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Why Nations Fail: The Origins of Power, Prosperity, and Poverty Chapter Summary & Analysis - Chapters 2-3, Theories That Don't Work, The Making of Prosperity and Poverty Summary

Daron Acemo─člu
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Chapters 2-3, Theories That Don't Work, The Making of Prosperity and Poverty Summary and Analysis

Chapter 2 begins by emphasizing the vast disparities in wealth among the nations of the world. Britain, its satellite nations like the U.S. and Canada and Australia, along with Western Europe, are all rich, along with several Asian nations. The poorest nations are in sub-Saharan Africa. And there is a striking distinction between wealth levels in North and South America. The point of Chapter 2 is to demonstrate that most popular explanations of these disparities are false.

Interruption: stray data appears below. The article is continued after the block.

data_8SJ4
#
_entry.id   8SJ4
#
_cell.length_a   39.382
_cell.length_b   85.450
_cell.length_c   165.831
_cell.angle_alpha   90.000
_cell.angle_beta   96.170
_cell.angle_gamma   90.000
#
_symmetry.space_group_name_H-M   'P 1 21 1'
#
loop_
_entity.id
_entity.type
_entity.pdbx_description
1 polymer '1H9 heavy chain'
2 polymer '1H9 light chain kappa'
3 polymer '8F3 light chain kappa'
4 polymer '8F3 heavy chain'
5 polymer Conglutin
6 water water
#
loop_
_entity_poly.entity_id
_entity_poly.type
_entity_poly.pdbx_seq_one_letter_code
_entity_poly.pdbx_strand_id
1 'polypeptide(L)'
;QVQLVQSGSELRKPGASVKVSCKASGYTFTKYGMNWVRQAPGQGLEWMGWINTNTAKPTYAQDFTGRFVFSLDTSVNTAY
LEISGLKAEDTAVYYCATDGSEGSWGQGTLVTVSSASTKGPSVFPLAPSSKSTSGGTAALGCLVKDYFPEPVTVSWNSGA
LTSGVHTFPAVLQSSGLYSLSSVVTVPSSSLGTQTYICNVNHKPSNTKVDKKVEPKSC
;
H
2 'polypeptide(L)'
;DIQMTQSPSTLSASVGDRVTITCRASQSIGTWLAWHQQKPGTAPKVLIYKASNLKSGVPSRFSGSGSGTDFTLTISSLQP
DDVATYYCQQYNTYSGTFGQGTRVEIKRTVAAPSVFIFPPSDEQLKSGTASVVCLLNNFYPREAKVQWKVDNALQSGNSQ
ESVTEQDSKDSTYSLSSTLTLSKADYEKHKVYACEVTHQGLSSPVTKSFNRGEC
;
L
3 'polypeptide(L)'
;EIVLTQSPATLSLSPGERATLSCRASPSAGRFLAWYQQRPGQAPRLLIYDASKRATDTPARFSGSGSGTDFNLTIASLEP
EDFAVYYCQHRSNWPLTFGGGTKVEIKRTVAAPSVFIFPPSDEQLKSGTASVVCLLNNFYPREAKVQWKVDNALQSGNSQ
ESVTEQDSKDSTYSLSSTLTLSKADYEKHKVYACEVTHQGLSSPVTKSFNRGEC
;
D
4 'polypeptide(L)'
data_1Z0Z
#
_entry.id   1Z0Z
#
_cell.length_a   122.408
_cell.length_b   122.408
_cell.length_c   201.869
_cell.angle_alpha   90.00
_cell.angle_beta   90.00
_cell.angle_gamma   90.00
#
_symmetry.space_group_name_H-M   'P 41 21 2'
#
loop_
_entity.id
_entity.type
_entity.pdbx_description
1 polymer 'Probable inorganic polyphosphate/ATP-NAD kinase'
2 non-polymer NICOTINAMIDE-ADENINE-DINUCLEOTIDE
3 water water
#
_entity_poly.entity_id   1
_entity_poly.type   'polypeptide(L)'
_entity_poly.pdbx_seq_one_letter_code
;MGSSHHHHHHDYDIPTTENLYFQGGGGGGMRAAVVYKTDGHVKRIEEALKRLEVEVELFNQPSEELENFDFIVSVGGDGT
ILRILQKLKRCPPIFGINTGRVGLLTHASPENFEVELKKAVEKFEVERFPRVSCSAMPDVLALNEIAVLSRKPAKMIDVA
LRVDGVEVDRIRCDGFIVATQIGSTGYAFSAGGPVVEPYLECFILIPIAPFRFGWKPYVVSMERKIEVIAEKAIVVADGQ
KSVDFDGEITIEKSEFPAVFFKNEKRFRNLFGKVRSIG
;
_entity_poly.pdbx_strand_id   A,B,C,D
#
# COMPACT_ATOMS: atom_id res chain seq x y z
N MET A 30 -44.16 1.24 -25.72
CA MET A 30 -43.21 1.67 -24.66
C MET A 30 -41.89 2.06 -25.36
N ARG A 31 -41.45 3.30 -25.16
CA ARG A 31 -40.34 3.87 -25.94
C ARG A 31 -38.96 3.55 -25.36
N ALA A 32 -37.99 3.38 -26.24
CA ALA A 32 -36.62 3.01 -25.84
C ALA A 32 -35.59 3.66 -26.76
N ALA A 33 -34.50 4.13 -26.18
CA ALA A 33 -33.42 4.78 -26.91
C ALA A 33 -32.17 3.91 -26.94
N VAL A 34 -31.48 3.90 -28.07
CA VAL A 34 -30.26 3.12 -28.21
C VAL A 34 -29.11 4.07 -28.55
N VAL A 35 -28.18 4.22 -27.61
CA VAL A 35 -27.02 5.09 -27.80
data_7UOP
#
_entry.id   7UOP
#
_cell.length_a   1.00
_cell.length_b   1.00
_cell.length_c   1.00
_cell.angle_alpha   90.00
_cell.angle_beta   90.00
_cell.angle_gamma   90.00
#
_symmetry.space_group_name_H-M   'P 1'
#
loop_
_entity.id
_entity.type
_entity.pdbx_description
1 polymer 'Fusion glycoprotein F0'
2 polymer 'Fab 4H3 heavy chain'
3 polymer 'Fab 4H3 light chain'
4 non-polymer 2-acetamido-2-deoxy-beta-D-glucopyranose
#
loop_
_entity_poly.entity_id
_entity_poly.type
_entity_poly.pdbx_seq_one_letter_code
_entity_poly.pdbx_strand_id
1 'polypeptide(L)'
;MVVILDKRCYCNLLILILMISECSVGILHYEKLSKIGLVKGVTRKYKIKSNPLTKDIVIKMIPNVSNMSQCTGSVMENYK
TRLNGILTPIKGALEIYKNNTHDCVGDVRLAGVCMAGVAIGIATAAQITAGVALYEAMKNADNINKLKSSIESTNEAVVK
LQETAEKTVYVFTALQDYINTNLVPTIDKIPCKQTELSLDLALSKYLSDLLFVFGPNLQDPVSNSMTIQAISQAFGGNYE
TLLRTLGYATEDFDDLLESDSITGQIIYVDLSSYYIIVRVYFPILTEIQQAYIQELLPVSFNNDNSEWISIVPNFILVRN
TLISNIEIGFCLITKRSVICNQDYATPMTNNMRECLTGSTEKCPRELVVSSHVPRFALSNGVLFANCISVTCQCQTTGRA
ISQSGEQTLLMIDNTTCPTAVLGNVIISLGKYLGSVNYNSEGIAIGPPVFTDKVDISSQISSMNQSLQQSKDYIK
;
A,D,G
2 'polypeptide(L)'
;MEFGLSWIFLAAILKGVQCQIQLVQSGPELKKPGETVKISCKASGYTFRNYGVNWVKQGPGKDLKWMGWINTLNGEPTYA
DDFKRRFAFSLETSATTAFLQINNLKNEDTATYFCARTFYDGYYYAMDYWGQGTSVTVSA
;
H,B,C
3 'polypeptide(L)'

The first theory that the authors target is the "geography hypothesis" which holds, depending on the version, that differences in wealth levels can be attributed to geographical differences between nations. A common view, advocated by Montesquieu, all the way up to economist Jeffrey Sachs today, is that...

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This section contains 832 words
(approx. 3 pages at 300 words per page)
Purchase our Why Nations Fail: The Origins of Power, Prosperity, and Poverty Study Guide
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Why Nations Fail: The Origins of Power, Prosperity, and Poverty from BookRags and Gale's For Students Series. ©2005-2006 Thomson Gale, a part of the Thomson Corporation. All rights reserved.
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